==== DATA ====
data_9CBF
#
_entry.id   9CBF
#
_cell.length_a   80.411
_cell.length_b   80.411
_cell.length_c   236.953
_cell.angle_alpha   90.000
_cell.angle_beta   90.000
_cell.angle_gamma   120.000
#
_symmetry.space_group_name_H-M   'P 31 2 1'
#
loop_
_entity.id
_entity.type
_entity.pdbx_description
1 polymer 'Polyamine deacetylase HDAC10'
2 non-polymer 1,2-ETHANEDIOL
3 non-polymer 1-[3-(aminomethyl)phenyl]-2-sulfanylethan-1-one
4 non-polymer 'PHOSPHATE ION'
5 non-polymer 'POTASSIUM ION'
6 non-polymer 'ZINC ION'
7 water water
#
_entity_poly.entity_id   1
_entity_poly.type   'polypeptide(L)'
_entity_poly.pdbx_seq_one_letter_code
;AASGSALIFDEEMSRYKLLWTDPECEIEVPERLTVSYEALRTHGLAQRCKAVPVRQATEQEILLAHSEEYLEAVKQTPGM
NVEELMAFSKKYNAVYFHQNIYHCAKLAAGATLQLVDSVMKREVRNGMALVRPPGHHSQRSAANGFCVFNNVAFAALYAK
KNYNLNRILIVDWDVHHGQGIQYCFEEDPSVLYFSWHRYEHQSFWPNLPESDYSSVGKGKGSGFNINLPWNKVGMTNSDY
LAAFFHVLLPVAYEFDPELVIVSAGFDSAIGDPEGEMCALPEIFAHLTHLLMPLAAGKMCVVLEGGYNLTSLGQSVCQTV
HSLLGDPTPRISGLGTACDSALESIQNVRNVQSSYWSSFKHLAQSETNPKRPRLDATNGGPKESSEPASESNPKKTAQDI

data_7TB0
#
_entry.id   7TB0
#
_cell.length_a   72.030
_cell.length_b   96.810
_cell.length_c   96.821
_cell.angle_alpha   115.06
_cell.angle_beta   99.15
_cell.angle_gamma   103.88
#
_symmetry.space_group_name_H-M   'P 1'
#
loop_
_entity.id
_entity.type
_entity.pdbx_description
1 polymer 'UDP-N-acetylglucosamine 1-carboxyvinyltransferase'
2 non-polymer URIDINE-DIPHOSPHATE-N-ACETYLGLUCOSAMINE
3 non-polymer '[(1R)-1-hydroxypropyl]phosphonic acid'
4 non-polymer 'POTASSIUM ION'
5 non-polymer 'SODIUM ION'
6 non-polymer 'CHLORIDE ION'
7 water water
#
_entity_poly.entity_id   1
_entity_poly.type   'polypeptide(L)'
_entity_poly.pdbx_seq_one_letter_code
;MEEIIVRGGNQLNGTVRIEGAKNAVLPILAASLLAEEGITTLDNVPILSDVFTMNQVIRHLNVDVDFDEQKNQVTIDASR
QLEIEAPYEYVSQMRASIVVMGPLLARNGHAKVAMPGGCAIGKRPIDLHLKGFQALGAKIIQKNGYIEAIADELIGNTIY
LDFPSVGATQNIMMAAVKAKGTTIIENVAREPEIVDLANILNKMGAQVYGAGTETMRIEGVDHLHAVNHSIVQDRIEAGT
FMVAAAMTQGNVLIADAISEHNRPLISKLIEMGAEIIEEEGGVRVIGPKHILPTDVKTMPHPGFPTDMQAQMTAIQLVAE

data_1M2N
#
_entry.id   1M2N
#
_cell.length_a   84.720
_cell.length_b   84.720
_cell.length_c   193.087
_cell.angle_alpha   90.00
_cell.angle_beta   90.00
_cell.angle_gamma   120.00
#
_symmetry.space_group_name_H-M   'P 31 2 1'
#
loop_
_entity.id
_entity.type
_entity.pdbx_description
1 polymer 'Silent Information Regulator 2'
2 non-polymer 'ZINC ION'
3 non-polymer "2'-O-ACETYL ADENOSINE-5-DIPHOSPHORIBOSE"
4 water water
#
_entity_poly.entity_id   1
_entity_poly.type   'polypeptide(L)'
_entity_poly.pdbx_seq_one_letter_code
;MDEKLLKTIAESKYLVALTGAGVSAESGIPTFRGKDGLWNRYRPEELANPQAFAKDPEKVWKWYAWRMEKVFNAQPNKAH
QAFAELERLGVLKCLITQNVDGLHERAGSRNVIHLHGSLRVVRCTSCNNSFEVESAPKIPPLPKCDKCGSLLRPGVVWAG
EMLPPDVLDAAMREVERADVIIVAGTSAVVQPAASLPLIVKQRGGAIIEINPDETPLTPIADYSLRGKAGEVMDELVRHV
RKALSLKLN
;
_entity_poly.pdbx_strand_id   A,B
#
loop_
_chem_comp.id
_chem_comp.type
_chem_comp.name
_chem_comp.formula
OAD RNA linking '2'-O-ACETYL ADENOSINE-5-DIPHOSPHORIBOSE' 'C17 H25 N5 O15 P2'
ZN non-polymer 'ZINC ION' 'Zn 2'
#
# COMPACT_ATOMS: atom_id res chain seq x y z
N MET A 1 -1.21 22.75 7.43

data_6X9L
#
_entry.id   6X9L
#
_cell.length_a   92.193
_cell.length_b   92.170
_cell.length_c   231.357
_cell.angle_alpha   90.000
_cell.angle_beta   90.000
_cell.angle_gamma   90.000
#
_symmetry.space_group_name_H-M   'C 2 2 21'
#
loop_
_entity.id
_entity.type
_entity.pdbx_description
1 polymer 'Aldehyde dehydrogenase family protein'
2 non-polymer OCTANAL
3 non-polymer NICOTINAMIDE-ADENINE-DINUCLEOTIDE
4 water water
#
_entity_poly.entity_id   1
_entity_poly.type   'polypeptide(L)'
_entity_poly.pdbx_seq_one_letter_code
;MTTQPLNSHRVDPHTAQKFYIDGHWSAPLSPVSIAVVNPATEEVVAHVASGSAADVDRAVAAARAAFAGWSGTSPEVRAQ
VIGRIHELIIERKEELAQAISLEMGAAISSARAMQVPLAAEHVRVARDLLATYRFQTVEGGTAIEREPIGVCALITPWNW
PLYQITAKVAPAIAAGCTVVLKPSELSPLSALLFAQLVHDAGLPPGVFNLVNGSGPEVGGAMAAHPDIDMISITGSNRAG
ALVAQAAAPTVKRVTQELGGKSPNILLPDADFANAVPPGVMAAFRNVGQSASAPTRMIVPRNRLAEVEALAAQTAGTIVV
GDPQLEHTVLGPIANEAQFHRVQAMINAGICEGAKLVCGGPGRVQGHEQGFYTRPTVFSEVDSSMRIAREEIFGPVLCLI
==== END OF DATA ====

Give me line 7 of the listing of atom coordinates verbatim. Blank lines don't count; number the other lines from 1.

_cell.length_c   236.953